Oriented Policing Services in Schools Program (COPS) to disperse $68 million to states in 2000, which was used to hire 599 School Resource Officers (SROs) in 289 educational entities. Traditionally, educators and administrators managed school infractions and disciplinary issues. Sadly, the educational system changed its course and started utilizing police enforcement to address noncriminal student infractions. Research shows police on school campuses does little to reduce on-campus violence or mass shootings and can create higher rates of suspensions, expulsions, and arrests especially amongst students of color. Data also links school suspensions and expulsions directly to school dropout and increase entry into the juvenile criminal justice system. Ending Student Criminalization and the School to Prison Pipeline Report by The Education Justice Research and Organizing Collaborative (EJ-ROC) notes the negative impact and side effects students of color face from being arrested by school police officers. This includes loss of instructional time and course credits, legal costs, separation from family anxiety and physical trauma. Additional challenges include risk to students immigration status, loss of housing assistance, and loss of employment that negatively affect students of color future, their families, and their communities. After a 40-year review of school policing that showed no positive impact on school safety outcome, the federal government decreased its resource allocation to school police programs. Disregarding the federal government decreasing funding to this failed program, state and local governments continue to allocate taxpayers’ dollars for this ineffective school safety initiative. Parents of Color Need Help to Protect Their Children When students are killed at school due to mass shootings, journalists cover it through the lens that “this has got to stop” and highlight ways to confront it. For the sake of vulnerable youth’s health and well-being, the media must highlight solutions to protect our students from external and internal, homegrown threats like the school-to-prison pipeline. As an African American parent and grandparent whose son became the victim of police brutality in kindergarten, I can attest to how important it is for African American parents to have resources that empower them to be effective advocates for their children. From experience, I know the struggles of vulnerable parents who are fighting to protect their children, that’s why I created a free toolkit called, “How to Advocate for Your Child: Toolkit for Black and Brown Parents and Guardians” in conjunction with the Honey Brown Hope Foundation, http://www.honeybrownhope.org/parenttoolkit. This toolkit is in English and Spanish. It was translated in Spanish by the National Parent Union.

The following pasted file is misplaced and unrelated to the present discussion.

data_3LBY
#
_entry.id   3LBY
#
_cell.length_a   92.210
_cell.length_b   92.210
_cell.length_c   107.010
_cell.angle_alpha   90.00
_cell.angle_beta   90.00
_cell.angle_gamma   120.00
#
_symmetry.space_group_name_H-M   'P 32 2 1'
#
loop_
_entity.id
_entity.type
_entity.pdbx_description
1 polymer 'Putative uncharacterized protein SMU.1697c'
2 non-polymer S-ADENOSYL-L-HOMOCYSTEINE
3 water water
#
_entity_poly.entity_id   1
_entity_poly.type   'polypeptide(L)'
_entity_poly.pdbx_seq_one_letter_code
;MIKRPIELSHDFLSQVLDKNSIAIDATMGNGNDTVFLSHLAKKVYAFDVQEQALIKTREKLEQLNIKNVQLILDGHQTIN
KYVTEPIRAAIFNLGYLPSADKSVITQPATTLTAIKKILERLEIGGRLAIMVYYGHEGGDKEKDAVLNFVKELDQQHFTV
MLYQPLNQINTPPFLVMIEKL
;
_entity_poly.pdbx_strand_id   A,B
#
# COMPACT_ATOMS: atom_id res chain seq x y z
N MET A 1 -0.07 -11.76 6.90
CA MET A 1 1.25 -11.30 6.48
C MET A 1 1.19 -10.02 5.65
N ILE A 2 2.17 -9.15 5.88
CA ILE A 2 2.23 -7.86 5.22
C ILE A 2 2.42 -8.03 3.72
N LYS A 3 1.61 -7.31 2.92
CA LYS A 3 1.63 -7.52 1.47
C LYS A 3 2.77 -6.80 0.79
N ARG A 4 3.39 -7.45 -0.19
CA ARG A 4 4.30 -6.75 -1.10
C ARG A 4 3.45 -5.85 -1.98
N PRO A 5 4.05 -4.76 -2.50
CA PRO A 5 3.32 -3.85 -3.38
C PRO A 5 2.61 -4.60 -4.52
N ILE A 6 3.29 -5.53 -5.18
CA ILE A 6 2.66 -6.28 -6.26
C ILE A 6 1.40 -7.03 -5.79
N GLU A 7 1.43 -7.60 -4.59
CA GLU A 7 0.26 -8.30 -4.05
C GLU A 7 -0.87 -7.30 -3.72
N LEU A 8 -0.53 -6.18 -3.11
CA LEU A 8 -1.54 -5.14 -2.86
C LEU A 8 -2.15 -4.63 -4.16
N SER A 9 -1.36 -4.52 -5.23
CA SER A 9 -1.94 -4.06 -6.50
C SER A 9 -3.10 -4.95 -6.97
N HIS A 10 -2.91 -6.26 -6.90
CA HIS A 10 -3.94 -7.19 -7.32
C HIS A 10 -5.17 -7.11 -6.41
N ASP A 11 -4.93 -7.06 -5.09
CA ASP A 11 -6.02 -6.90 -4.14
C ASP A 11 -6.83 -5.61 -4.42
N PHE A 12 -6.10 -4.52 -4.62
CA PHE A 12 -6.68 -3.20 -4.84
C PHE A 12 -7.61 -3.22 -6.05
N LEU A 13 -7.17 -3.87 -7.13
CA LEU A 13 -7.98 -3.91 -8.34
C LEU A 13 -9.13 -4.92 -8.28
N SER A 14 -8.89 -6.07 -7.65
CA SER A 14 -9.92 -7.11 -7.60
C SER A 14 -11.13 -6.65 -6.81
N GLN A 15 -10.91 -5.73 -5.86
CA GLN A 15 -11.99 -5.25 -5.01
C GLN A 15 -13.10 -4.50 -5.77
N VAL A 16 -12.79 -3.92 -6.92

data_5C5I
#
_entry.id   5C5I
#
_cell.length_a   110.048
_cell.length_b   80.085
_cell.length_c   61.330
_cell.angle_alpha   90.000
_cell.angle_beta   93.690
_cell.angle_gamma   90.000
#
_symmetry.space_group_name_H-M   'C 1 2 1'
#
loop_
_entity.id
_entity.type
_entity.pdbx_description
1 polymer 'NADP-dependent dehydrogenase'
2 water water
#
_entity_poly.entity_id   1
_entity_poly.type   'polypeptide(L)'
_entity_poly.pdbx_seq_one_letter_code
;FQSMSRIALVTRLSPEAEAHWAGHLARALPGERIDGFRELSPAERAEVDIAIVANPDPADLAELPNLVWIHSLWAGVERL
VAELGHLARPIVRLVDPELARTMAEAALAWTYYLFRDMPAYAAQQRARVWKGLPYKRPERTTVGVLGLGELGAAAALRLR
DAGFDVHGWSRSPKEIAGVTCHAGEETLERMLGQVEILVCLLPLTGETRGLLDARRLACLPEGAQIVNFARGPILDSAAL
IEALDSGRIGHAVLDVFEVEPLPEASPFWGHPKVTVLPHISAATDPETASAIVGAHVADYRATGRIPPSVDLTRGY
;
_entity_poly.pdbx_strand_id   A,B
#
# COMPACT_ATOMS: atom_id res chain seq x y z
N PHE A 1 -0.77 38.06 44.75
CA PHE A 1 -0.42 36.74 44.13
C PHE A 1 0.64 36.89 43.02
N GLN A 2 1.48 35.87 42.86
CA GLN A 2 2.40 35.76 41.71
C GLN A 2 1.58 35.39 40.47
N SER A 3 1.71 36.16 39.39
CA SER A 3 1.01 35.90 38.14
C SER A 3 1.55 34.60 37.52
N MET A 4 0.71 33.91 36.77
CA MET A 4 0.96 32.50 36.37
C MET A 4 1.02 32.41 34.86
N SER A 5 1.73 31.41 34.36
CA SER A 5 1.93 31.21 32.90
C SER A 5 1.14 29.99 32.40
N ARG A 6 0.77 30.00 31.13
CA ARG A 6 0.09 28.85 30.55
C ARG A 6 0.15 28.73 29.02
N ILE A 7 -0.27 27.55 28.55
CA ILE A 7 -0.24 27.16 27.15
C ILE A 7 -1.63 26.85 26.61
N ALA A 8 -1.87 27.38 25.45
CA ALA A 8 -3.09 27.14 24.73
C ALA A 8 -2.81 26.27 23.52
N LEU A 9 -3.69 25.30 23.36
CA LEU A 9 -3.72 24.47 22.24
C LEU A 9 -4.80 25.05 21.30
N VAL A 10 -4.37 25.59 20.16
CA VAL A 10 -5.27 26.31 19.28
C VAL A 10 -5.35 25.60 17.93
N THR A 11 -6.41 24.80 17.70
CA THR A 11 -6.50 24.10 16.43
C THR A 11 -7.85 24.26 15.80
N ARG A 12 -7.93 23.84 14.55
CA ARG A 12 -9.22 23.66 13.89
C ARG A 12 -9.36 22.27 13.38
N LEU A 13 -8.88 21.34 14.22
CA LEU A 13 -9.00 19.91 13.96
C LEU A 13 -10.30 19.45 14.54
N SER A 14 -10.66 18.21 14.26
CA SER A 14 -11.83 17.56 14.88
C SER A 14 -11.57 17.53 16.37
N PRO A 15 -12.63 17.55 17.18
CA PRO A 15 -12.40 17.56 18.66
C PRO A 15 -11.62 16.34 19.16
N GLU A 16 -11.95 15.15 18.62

The “toolkit” details over two-decades of my work with parents to aid them in addressing and protecting their children from this systemic problem. Some tips included are: • Advocate for your child whether you need to correct him/her or not because data proves that students of color are excessively punished and don’t receive the grace of simply being a child. • Read the parent/student handbook for the code of conduct and make sure your child knows and follows them. Also, hold your child’s educator accountable for following the rules and guidelines and applying them fairly. • Instruct your child not to make an oral or written statement regarding a disciplinary investigation without your presence and approval, and submit a letter notifying the school principal, area superintendent, and the superintendent of schools to not question your child about a disciplinary issue without your presence or permission. • Take a witness or record when attending a disciplinary action meeting and document any conversations in writing. • Request alternative disciplinary options to avoid a loss of instructional time. Impeding students of color from reaching their full potential robs and weakens our country’s valuable human resource. As a nation, we must work in solidarity to empower all because we are only as strong as our most vulnerable citizen. Tammie Lang Campbell is the founder/executive director of the Honey Brown Hope Foundation, a nationally recognized, award-winning 501(c)3 non-profit that works from the schoolhouse to the courthouse and jailhouse to offer programming, resources and support that align with our causes: civil rights, diversity appreciation and environmental stewardship. Campbell created the “How to Advocate for Your Child: Toolkit for Black and Brown Parents and Guardians” to share with parents what she has learned from 20+ years of advocating for Black and Brown students impacted by the school-to-prison pipeline’s discriminatory discipline practices. She is a former branch president of NAACP, Resident Community Advocate for the Center for Justice Research at TSU, NAACP Image Award-winning Activist, ALF Senior Fellow of Class 49 and Harvard University’s School-to-Prison Pipeline Roundtable Participant